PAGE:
The applied research conducted by the Nature Based River Management group focuses on the transition challenges associated with climate change and sustainable river and stream management. The group’s objective is for its research and teaching to contribute to the application of nature-based solutions (NBS) to create a climate-resilient and sustainable Dutch river delta.
This includes looking specifically at the natural adaptive capacity of river and stream systems, and designing sustainable nature-based solutions (NBS) as measures to mitigate the impacts and causes of climate change and other important societal challenges, such as biodiversity loss and environmental pollution. Both the positive and negative effects of NBS on issues such as water safety, nature, the environment, recreation, and social and economic conditions are important research topics within the applied research group. The research also looks at river basin systems in their entirety.
The applied research group covers the following research lines:
The aim is to develop guidelines for the application of NBRM and NBS to sustainability policy objectives.
Jantsje M. van Loon-Steensma graduated from Wageningen University in 1993 with a degree in Environmental Hygiene, specialising in Water Quality and Aquatic Ecology. She then worked on ecological projects for the Institute for Inland Water Management and Waste Water Treatment (RIZA) through a small consultancy, and served as secretary for the first Integrated Water Management Plan Groningen – Drenthe at the Groningen provincial authority. After a spell in Costa Rica, she joined Wageningen University’s Science Shop, supervising research projects based on issues raised by civil society organisations. She then moved to the Environmental Sciences Group at Wageningen University where her work included coordinating Wageningen UR’s climate research programme and the national Knowledge for Climate Research Programme. She researched a variety of innovative dike designs for the Wadden Region Delta Programme, and in 2014 she obtained a PhD on ‘Salt marshes for flood protection; long-term adaptation by combining functions in flood defences’. As an assistant professor, she then taught and conducted research in climate adaptation and nature-based flood protection.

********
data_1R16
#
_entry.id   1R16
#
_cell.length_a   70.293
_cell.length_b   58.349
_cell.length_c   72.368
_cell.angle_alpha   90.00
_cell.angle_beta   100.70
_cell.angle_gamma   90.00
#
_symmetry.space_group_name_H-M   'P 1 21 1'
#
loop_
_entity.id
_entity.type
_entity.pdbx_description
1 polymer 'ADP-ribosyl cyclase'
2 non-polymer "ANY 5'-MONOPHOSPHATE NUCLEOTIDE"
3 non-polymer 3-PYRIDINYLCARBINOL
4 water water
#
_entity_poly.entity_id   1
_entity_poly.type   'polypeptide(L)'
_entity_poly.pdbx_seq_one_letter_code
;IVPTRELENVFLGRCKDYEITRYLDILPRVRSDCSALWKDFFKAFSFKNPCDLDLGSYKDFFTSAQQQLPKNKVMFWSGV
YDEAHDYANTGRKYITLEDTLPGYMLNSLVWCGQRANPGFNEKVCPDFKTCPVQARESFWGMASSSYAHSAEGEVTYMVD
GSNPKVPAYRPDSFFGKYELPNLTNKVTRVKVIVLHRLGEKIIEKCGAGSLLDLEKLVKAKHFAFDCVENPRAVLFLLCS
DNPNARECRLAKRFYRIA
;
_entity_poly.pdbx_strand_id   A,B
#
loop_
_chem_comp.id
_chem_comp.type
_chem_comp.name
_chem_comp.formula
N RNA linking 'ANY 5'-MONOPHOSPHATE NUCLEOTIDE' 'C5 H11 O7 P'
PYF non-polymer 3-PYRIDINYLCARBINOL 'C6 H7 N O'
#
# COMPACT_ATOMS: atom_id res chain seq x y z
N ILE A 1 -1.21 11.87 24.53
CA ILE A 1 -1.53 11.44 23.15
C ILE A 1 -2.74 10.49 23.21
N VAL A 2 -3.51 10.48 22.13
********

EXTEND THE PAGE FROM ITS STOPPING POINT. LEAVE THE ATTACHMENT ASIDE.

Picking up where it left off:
If you have any questions about the applied research group, please email [email protected].